Possible Causes of Dizziness
People typically describe dizziness as feeling lightheaded or unbalanced. It can affect the eyes and the ears and can also lead to fainting. Dizziness itself is not considered to be a disease, but instead a symptom of other disorders. You may experience feelings of motion sickness or may feel as though you’re leaning towards one side. If problems of dizziness persist for days at a time, it is highly recommended that you visit licensed neurologists in Dubai in order to assess the situation and take the right steps to get better.
Many people tend to confuse dizziness with vertigo and vice versa. There are different reasons as to why you may feel lightheaded or ‘wonky’. It’s typically hard to recognize through a self-diagnosis if you actually have vertigo or whether you’re simply feeling dizzy.
Generally, dizziness refers to feelings of disorientation where people start to feel as though they are unbalanced. Vertigo, however, is more like a spinning sensation that can be extremely debilitating and tends to happen abruptly.
What causes dizziness?
There are different conditions and diseases that can cause dizziness as balance involves several parts of the body. The brain receives messages about movement from the inner ear, muscles, joints and eyes. Inner ear problems are usually the cause of dizziness, with the most common causes being Meniere’s syndrome, ear infections and benign paroxysmal positional vertigo (BPPV).
Dizziness can often be a sign of blood flow issues. As the brain requires a steady and constant supply of oxygenated blood, you may feel lightheaded if there is a change in blood flow. Some causes of low blood flow can include clogged arteries, irregular heartbeat, heart failure and blood clots.
Ear infections are most commonly associated with vertigo and can be one of two types – vestibular neuritis or labyrinthitis. Both can be caused by a viral infection by bacteria from an infection, or even meningitis, and can make its way into the inner ear. When this happens, feelings of dizziness can happen suddenly. People may also experience ringing in the ears, as well as nausea, fever and ear pain.
This disease occurs where there’s too much fluid in the inner ear. While it is more common in people ages 40 to 60, it can happen at any age. People with Ménière’s syndrome may also experience distorted hearing, nausea, vomiting, hearing loss and tinnitus. These attacks can also happen suddenly and can last anywhere from 20 minutes to 24 hours.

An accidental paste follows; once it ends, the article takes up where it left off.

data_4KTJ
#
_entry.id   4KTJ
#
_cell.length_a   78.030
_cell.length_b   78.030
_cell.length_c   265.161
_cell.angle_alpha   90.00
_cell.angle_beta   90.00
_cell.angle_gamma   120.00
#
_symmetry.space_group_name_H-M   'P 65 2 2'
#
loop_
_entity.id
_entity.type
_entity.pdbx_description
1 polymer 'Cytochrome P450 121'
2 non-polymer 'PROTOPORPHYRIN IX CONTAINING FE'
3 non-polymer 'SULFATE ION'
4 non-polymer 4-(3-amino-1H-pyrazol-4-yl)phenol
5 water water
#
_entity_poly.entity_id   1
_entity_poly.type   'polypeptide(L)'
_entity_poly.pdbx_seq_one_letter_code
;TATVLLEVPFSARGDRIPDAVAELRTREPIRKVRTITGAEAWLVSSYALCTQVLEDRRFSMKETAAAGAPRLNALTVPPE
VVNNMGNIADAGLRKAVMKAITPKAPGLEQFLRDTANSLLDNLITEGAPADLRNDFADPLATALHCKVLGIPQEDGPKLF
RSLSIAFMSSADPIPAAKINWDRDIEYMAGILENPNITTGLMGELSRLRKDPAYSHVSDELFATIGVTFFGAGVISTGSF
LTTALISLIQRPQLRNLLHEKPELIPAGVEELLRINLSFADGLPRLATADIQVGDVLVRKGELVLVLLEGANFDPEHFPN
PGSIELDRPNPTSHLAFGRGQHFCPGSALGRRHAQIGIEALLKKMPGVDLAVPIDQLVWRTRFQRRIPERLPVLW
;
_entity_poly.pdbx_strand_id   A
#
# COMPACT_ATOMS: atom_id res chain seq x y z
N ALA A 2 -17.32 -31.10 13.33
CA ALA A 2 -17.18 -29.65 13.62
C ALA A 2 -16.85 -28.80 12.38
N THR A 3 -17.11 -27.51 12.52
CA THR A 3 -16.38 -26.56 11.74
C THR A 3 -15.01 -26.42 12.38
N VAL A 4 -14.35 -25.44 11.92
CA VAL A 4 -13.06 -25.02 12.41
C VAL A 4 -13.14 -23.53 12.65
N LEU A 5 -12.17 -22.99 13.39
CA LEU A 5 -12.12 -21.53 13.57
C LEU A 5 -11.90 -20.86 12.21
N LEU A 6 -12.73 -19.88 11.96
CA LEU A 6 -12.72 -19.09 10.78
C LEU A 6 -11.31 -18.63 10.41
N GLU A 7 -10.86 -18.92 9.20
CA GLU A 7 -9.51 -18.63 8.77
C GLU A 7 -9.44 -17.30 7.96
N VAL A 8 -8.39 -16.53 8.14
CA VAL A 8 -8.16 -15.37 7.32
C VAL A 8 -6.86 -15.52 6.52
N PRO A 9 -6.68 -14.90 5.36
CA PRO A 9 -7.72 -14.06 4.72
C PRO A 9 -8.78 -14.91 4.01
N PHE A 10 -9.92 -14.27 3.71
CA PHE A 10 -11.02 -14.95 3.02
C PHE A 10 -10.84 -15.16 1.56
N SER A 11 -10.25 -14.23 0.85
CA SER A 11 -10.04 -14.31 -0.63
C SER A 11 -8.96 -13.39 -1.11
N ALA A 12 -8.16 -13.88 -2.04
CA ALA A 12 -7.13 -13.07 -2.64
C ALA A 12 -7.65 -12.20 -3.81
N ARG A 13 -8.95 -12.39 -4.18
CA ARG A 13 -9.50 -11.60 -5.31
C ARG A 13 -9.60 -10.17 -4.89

Benign paroxysmal positional vertigo (BPPV)
BPPV can make you feel dizzy when there’s a movement in posture or even if you move your head, usually lasting only a few seconds or minutes. BPPV occurs when calcium crystals in the inner ear are moved out of place and could be a result of a head injury. Treatment for BPPV can be easily sought after through canalith repositioning that aims to move the crystals back into place.
A simple yet common cause, the lack of water can also cause dizziness quite often. We tend to lose fluids throughout the day and many don’t drink enough water to replace what’s lost. Dehydration can also cause your blood pressure to drop, resulting in the brain not getting enough oxygen which, in turn, causes you to feel dizzy. Drink plenty of water throughout the day and try to stay away from caffeinated drinks.
Low blood sugar/Diabetes
Those with diabetes often need to check the amount of sugar in their blood as they start to feel dizzy if levels are too low. Low blood sugar can also result in sweating, hunger, shakiness and confusion.
There are also many drugs and medications that list dizziness as a potential side effect. These include antibiotics, antidepressants, anti-seizure medication, sedatives and medicine for blood pressure.
There are many other factors that can cause dizziness in different people. These include:
- Peripheral neuropathy
- Multiple sclerosis
- Narrowed arteries
- Excessive alcohol consumption
- Vision problems
- Traumatic brain injury